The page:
Thursday, November 30, 2017

God of Creation

The miracles of God are miraculous precisely because they break through all that we know of the created world and somehow re-order something, somehow re-create something, somehow set straight something that was broken. No one can tell us how these things were done; no one but God knows. 

This is because God alone is God of Creation, and we are but mere men. 

When we let ourselves believe that the things that men do are God's miracles, we take every bit of the mystery out of it. As we saw yesterday, God no longer need be the God of Creation, but only the God of men, but it is worse even than that.

Because a man can tell you exactly how he did it. The man who designed the robotic legs that helped the paraplegic to walk again has filed a patent on them and included drawings and diagrams that show exactly how it was done. The single mother who pushes through despite all odds has journals and receipts and records of how it was that she got through the years. The scientist who one day develops the cure for cancer will know the chemical formula used to create it. These things are like a child playing with building blocks. He may make an incredible tower, but we would hardly say it is a miracle; he was given the blocks to begin with and can tell you precisely how he did it.

Contrast this with the miracles of God. No one knows how they were accomplished.

No one knows how water turns into wine just by being poured at the command of Jesus. No one knows how a little bit of spit and a little bit of mud, or even just a word, open the eyes of the blind. No one knows how telling a man to get up and walk does something for him that all his thoughts of walking have not done for himself. No one knows how a man stands in the center of the place of worship and stretches out his deformed hand, a hand that would not have stretched out at all just fifteen seconds before. No one knows how a bush burns, but does not burn up.

We cannot explain these things. We cannot take them into our labs and dissect them and discover them and tell you how they were done. We cannot do them ourselves. We just can't. They are beyond us. They are beyond our understanding. They are beyond our best science.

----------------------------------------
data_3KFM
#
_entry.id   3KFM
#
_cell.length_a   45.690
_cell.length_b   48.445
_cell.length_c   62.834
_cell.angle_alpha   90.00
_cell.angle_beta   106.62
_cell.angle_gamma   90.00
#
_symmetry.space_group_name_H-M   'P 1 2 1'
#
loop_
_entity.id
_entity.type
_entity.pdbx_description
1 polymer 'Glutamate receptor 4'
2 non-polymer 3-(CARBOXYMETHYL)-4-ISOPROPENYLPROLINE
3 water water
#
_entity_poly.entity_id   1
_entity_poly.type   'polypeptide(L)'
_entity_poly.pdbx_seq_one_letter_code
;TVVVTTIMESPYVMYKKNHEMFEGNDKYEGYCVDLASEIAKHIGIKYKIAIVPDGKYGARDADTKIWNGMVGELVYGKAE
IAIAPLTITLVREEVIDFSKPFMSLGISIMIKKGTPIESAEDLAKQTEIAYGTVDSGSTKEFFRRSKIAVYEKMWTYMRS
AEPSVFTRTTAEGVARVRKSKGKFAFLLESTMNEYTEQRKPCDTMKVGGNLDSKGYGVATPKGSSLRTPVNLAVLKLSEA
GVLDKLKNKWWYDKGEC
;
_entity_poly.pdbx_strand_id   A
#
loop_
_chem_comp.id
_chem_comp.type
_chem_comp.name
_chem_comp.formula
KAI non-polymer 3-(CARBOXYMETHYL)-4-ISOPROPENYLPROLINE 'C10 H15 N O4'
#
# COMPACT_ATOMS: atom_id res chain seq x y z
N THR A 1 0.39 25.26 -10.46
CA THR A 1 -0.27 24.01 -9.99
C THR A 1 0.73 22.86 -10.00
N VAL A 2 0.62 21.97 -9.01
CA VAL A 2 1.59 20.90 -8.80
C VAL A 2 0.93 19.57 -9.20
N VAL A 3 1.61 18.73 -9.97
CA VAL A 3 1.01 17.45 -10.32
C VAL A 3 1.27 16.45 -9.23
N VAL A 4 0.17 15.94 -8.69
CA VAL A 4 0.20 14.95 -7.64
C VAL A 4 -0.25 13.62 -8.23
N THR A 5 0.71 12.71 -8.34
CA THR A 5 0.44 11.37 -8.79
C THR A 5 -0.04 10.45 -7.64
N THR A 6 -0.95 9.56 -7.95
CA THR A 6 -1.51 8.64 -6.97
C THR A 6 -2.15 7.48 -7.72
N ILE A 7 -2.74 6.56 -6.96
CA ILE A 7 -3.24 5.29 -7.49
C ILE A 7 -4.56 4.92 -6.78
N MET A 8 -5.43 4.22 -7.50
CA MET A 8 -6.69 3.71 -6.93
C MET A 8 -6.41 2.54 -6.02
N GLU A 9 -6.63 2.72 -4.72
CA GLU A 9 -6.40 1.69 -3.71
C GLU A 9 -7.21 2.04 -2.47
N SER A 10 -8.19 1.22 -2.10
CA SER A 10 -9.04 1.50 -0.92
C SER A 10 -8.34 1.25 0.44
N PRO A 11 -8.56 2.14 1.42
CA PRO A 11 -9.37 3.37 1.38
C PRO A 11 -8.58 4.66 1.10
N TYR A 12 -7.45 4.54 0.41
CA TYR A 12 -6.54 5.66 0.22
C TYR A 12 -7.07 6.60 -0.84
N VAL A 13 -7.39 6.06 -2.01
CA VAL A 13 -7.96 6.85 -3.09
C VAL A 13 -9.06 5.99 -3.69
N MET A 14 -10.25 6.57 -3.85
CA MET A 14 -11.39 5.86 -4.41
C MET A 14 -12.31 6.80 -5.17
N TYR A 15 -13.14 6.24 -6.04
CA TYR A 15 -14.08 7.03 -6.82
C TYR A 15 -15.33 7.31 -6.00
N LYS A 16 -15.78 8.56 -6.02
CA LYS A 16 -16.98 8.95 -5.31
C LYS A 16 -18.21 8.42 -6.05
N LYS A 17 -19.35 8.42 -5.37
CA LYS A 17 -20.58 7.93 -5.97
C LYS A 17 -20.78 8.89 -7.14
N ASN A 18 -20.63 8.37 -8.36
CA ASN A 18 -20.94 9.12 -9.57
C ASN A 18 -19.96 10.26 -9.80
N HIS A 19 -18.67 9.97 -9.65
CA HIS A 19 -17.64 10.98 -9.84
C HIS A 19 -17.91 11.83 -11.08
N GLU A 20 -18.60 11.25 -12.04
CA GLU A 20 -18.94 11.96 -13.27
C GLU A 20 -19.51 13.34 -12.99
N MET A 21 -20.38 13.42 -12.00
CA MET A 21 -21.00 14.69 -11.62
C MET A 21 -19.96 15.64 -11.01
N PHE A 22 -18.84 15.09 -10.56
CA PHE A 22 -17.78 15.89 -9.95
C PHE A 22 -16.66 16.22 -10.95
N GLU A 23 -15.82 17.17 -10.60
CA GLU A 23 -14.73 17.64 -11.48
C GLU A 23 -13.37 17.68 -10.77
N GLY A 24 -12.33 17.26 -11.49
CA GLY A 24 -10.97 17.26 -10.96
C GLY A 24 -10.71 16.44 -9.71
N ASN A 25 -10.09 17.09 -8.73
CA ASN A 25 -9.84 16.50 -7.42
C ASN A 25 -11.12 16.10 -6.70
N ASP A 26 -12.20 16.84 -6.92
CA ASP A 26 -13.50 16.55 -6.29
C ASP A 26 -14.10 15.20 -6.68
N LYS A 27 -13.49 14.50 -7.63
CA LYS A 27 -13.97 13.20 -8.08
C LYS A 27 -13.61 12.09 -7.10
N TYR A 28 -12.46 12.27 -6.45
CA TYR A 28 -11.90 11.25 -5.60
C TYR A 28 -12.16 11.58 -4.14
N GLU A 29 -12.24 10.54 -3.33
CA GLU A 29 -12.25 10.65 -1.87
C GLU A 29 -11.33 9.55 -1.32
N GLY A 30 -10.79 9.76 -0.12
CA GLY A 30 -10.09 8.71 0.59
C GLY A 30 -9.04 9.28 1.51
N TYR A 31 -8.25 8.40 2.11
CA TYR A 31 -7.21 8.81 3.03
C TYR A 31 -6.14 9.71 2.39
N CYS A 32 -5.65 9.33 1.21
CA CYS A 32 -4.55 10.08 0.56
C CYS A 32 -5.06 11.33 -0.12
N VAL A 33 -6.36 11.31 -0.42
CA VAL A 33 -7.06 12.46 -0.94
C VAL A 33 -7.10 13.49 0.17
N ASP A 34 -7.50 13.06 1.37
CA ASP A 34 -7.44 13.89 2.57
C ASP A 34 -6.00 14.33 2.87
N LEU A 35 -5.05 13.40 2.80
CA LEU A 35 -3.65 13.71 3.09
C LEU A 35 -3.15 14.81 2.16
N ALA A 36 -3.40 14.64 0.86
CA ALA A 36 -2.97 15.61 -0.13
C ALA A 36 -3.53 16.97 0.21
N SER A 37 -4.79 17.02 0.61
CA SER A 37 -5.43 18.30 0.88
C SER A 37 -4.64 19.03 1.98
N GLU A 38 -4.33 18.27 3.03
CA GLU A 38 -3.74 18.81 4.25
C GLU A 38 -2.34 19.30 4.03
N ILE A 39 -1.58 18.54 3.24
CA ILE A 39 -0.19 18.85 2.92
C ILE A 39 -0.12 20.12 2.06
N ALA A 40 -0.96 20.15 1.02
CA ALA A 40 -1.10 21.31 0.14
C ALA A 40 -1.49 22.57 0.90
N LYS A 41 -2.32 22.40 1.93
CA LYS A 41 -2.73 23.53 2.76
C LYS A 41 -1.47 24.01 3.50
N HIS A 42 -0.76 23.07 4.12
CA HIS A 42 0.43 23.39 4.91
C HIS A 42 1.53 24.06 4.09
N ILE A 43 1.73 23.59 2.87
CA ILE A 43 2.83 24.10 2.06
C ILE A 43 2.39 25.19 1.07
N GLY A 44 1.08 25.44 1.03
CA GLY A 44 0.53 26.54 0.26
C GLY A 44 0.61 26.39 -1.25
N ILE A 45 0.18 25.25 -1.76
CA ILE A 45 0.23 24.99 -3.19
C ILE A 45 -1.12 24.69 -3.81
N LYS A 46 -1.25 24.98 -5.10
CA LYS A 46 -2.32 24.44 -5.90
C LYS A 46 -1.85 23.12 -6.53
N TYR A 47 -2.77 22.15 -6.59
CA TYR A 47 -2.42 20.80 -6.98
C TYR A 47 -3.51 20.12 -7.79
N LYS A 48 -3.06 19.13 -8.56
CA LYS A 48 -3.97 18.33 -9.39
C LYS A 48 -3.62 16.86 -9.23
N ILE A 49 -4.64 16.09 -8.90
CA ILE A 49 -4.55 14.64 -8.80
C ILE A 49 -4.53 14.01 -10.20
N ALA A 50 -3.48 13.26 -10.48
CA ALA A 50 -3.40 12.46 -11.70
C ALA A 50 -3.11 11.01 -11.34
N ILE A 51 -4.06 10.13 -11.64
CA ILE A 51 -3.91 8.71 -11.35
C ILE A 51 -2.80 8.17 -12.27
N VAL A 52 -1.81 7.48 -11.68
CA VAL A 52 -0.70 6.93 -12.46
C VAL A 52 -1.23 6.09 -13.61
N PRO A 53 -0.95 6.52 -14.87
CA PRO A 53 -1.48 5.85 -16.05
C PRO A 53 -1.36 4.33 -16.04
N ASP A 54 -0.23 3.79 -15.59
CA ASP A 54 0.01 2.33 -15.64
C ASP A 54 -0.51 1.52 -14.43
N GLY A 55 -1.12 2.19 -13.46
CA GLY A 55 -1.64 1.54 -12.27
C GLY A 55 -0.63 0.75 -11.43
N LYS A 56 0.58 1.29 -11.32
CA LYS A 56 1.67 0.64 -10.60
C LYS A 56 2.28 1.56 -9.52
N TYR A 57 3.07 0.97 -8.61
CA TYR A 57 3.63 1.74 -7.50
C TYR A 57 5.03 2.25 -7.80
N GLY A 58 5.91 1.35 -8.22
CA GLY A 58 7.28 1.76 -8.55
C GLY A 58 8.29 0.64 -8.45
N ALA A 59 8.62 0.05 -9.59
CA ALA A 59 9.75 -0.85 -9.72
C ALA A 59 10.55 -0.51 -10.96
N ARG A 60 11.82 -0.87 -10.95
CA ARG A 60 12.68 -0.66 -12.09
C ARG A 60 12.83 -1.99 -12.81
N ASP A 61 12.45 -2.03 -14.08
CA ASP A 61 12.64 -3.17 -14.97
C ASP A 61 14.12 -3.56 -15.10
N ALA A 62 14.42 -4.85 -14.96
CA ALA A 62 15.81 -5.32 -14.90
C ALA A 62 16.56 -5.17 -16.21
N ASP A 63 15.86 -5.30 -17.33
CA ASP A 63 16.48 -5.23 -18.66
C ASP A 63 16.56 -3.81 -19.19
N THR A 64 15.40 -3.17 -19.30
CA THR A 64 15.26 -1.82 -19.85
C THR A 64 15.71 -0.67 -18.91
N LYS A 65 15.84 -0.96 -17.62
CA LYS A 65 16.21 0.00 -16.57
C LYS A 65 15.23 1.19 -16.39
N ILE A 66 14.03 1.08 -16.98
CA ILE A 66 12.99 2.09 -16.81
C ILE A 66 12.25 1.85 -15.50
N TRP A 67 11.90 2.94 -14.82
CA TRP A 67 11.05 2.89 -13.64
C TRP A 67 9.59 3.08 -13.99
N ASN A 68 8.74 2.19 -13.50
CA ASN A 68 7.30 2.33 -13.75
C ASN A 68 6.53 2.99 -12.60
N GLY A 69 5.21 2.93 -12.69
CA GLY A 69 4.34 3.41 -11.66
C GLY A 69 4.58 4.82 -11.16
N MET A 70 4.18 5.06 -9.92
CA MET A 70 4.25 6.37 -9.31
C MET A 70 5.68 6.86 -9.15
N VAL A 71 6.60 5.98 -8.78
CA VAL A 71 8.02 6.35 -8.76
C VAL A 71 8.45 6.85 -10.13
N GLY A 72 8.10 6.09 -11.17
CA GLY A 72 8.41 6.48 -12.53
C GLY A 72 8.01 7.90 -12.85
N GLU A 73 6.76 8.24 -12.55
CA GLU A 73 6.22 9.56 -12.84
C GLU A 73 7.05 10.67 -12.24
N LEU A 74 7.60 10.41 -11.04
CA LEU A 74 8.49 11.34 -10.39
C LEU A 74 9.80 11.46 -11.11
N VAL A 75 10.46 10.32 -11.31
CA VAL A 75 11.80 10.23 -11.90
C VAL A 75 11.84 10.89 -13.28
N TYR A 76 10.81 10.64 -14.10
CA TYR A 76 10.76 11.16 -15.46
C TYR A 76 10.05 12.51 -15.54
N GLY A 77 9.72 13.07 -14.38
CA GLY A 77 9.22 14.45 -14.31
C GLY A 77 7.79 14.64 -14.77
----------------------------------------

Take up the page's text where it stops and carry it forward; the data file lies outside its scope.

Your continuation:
It is as if the same child takes the same blocks and builds the same tower, and all of a sudden, window boxes with flowers appear. We can explain the tower, but we cannot explain the flowers; we had only given him blocks.

This is because God is the God of Creation. It is because everything lives or dies, grows or stagnates on His Word. 

It's the same thing we're looking at when we look at Creation. For as long as men have existed, they have been trying to explain the universe, but they cannot. They can tell you what it is made of, perhaps - atoms and quarks and a bunch of other scientificky things. They can tell you what bonds these small pieces together and holds them in place. They can expound upon the forces that act upon all of us and make certain things appear to work the way that they do. 

But they cannot tell you how this all happened. 

We are but children playing with blocks, wondering where the flowers have come from. 

That's why we cannot confuse the works of men with the works of God. It is why we must insist that miracles are not made by human hands, even under divine influence. God alone works miracles, for if they are not God's, then they are not truly miraculous. We could just as easily show you how they were done. 

That bothers some, I suppose, but it doesn't bother me. I love the idea of a God who works beyond what I can know, beyond what I can even imagine. I love a God who can take everything that I know about the world and make it, even just once, work differently. I love that millions, billions, trillions of jugs of water have been poured, but only those very few turned into wine. I love that a man who has thought a thousand times of walking need only be told once in order to actually do it. I love that of all of the countless loaves of bread that have ever been torn, only one fed more than five thousand. I love it. It reveals something about God that I could not know if He were not miraculous. 

He is, indeed, the God of Creation. 

Because of this, I can know that what He says is true: behold, He is making all things new. 

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